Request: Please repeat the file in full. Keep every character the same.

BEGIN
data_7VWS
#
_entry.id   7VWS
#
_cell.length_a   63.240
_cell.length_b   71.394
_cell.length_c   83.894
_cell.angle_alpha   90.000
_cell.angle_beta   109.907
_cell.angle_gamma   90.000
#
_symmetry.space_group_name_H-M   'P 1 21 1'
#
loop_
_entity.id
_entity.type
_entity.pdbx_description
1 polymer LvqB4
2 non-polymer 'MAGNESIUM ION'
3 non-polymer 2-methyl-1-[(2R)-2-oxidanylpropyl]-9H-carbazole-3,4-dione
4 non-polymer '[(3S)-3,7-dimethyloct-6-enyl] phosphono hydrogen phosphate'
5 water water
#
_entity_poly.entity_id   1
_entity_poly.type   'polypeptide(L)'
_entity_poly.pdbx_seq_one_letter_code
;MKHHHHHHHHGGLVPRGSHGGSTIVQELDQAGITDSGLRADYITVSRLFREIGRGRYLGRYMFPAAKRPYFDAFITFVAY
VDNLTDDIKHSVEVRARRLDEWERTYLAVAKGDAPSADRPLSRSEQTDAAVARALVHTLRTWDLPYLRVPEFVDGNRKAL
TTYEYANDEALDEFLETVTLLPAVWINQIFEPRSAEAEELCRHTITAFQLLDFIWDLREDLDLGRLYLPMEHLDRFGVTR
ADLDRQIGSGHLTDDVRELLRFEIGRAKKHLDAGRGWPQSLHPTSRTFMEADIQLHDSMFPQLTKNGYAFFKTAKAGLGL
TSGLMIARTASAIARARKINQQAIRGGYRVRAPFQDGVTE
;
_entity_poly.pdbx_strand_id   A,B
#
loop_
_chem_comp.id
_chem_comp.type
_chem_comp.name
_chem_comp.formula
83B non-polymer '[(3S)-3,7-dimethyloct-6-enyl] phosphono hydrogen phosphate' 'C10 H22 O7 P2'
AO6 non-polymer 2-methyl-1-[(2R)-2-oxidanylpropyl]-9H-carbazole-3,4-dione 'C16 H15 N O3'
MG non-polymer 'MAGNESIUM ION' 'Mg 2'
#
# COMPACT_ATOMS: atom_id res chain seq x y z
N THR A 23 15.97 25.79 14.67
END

data_7VWS
#
_entry.id   7VWS
#
_cell.length_a   63.240
_cell.length_b   71.394
_cell.length_c   83.894
_cell.angle_alpha   90.000
_cell.angle_beta   109.907
_cell.angle_gamma   90.000
#
_symmetry.space_group_name_H-M   'P 1 21 1'
#
loop_
_entity.id
_entity.type
_entity.pdbx_description
1 polymer LvqB4
2 non-polymer 'MAGNESIUM ION'
3 non-polymer 2-methyl-1-[(2R)-2-oxidanylpropyl]-9H-carbazole-3,4-dione
4 non-polymer '[(3S)-3,7-dimethyloct-6-enyl] phosphono hydrogen phosphate'
5 water water
#
_entity_poly.entity_id   1
_entity_poly.type   'polypeptide(L)'
_entity_poly.pdbx_seq_one_letter_code
;MKHHHHHHHHGGLVPRGSHGGSTIVQELDQAGITDSGLRADYITVSRLFREIGRGRYLGRYMFPAAKRPYFDAFITFVAY
VDNLTDDIKHSVEVRARRLDEWERTYLAVAKGDAPSADRPLSRSEQTDAAVARALVHTLRTWDLPYLRVPEFVDGNRKAL
TTYEYANDEALDEFLETVTLLPAVWINQIFEPRSAEAEELCRHTITAFQLLDFIWDLREDLDLGRLYLPMEHLDRFGVTR
ADLDRQIGSGHLTDDVRELLRFEIGRAKKHLDAGRGWPQSLHPTSRTFMEADIQLHDSMFPQLTKNGYAFFKTAKAGLGL
TSGLMIARTASAIARARKINQQAIRGGYRVRAPFQDGVTE
;
_entity_poly.pdbx_strand_id   A,B
#
loop_
_chem_comp.id
_chem_comp.type
_chem_comp.name
_chem_comp.formula
83B non-polymer '[(3S)-3,7-dimethyloct-6-enyl] phosphono hydrogen phosphate' 'C10 H22 O7 P2'
AO6 non-polymer 2-methyl-1-[(2R)-2-oxidanylpropyl]-9H-carbazole-3,4-dione 'C16 H15 N O3'
MG non-polymer 'MAGNESIUM ION' 'Mg 2'
#
# COMPACT_ATOMS: atom_id res chain seq x y z
N THR A 23 15.97 25.79 14.67